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but at the same time, indicators of risk like the yen and commodity prices have been headed down. i think those are hitting critical levels for the yen, where you are reaching levels where the market will expect some greater form of either central-bank action or policy action or both. guy: which do you think is more likely? >> we think it will be a mix of the two. we will get increased central bank action at the policy meeting, an increase in etf purchases, but importantly, and the spoke to your previous guest, we will see fiscal policy step up in may. i think that will be an important element to complement anything the boj might do in april. hans: andrew, i want to take you off again story, although i agree it is dominating, and take you back to europe, where it seems like helicopter money was rolled out. was helicopter money something guy and i like to talk about it,
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or do you think that the ecb has rolled it out as something more serious? >> no, i think it is something we never seriously considered to be on the table. look, if we think about ecb action, i think the ecb needs to get credit for legitimately surprising to the upside; not just surprising, but doing so in a way that wasn't targeting the currency channel. in some ways, the way we look at this is the ecb did what was in the greater good. the world in january and february was stuck in an environment where they were concerned about competitive devaluation of currencies, and what the ecb stepped up and did was taking clear action, not based on weakening the euro but directly intervening in the credit channel. when you look at what is happening -- central-bank versus central bank -- yellen becoming more dovish, the boj stepping up -- give us a competitive picture.
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who has got the nose ahead in terms of convincing the markets that they are the ones you should pay attention to? >> i think it's a difficult backdrop. and stillen in, might be in a place, where it appears like there is cooperation between central banks, not to weaken currencies against each other. but in our view, it is more coincidence and cooperation. guy: shanghai didn't produce any formal, behind-the-scenes agreement. >> not in our view. as we move forward into the summer, i think the risks increase. it's tested. the ecb will raise policy rates further. we expect additional policy action out of japan. some of that might start to fray the optimism that there was some sort of g-20 agreement. guy: andrew, stay with us. up next, we are going to talk about constitutional violations. apparently not enough to oust jacob zuma, as members of his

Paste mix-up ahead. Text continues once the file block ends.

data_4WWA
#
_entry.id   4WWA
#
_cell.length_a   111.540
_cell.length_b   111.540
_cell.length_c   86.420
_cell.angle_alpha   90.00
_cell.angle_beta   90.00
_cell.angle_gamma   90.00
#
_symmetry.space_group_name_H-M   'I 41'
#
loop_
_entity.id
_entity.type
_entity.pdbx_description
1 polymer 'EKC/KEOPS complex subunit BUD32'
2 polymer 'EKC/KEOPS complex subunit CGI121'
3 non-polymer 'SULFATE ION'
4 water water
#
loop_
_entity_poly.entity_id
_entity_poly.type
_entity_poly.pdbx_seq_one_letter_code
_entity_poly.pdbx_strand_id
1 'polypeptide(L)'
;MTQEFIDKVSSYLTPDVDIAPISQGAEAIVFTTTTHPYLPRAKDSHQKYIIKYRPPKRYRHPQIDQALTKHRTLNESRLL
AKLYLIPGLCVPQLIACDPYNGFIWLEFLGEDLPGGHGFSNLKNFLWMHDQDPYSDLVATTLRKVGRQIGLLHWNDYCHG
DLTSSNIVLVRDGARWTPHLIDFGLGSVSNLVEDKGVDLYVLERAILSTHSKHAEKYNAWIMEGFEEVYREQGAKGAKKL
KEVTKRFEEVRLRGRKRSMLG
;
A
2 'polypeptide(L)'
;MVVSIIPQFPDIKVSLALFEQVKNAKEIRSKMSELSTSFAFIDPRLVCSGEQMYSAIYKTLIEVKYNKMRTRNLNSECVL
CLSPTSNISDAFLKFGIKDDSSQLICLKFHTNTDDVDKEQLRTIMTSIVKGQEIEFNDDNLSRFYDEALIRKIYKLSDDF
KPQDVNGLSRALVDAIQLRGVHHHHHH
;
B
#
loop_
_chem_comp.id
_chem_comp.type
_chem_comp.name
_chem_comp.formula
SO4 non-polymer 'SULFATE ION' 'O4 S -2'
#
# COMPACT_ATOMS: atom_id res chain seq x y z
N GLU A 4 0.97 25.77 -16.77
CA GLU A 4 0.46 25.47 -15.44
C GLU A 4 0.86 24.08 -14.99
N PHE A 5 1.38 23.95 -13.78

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party begin to turn. the question is what will it take to move the political story? we will go to johannesburg, next. ♪
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guyhans: welcome back to "on the move." a beautiful morning in berlin. let's get to the first word news. kumutha: thank you. shares and fast retailing have plunged, falling the most since 2013 after a second cut to full-year forecasts. the boehner slowed its operating profit forecast by 1/3. the company says it was hurt by the strong yen and an unexpectedly warm winter. the fbi says it paid for the tools used to break into an iphone last month, and is considering whether to tell apple how it was done. u.s. authorities dropped the suit against the tech giant after help from a third party to access data on the iphone 5c.
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the fbi has said it is not providing a hacking tool, and considering whether to provide the solution to local law enforcement agencies. verizon plans to make a first-round bid for yahoo!'s web business next week, and is willing to inquire it to sweetened the deal, according to people familiar with the matter. meanwhile, a separate persons as google is also considering bidding for yahoo!'s core business. goldman sachs has promoted a new head of its u.s. interest rate business amid turnover. 2012, named a partner in and will leave the u.s. interest-rate products trading group, according to a memo obtained by bloomberg news. that your bloomberg business flash. guy: thank you. getting a bit of news out of socgen. a review seems to be